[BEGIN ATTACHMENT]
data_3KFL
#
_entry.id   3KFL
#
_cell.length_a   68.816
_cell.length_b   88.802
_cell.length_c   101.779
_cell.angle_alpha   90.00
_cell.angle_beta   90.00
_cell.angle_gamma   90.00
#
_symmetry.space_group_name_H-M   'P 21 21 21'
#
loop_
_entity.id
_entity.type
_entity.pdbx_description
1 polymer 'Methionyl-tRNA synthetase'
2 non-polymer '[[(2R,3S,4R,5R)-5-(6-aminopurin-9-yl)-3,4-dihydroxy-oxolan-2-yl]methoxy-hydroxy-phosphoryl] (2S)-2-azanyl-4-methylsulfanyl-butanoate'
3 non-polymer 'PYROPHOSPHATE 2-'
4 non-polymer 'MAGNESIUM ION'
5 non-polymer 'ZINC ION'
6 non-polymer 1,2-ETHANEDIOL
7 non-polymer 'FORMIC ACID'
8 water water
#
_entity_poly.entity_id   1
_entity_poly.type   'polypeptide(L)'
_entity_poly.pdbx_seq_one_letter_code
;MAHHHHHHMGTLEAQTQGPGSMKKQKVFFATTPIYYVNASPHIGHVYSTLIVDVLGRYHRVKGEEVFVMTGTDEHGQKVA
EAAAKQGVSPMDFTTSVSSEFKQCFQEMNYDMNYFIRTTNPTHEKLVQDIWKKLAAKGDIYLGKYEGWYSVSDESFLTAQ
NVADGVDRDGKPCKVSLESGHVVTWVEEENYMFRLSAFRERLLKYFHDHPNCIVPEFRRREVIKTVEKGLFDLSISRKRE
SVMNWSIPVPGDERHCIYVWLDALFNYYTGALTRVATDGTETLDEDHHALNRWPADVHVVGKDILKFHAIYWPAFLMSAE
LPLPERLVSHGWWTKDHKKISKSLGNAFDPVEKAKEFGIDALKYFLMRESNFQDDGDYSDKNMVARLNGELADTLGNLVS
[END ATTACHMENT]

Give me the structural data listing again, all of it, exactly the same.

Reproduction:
data_3KFL
#
_entry.id   3KFL
#
_cell.length_a   68.816
_cell.length_b   88.802
_cell.length_c   101.779
_cell.angle_alpha   90.00
_cell.angle_beta   90.00
_cell.angle_gamma   90.00
#
_symmetry.space_group_name_H-M   'P 21 21 21'
#
loop_
_entity.id
_entity.type
_entity.pdbx_description
1 polymer 'Methionyl-tRNA synthetase'
2 non-polymer '[[(2R,3S,4R,5R)-5-(6-aminopurin-9-yl)-3,4-dihydroxy-oxolan-2-yl]methoxy-hydroxy-phosphoryl] (2S)-2-azanyl-4-methylsulfanyl-butanoate'
3 non-polymer 'PYROPHOSPHATE 2-'
4 non-polymer 'MAGNESIUM ION'
5 non-polymer 'ZINC ION'
6 non-polymer 1,2-ETHANEDIOL
7 non-polymer 'FORMIC ACID'
8 water water
#
_entity_poly.entity_id   1
_entity_poly.type   'polypeptide(L)'
_entity_poly.pdbx_seq_one_letter_code
;MAHHHHHHMGTLEAQTQGPGSMKKQKVFFATTPIYYVNASPHIGHVYSTLIVDVLGRYHRVKGEEVFVMTGTDEHGQKVA
EAAAKQGVSPMDFTTSVSSEFKQCFQEMNYDMNYFIRTTNPTHEKLVQDIWKKLAAKGDIYLGKYEGWYSVSDESFLTAQ
NVADGVDRDGKPCKVSLESGHVVTWVEEENYMFRLSAFRERLLKYFHDHPNCIVPEFRRREVIKTVEKGLFDLSISRKRE
SVMNWSIPVPGDERHCIYVWLDALFNYYTGALTRVATDGTETLDEDHHALNRWPADVHVVGKDILKFHAIYWPAFLMSAE
LPLPERLVSHGWWTKDHKKISKSLGNAFDPVEKAKEFGIDALKYFLMRESNFQDDGDYSDKNMVARLNGELADTLGNLVS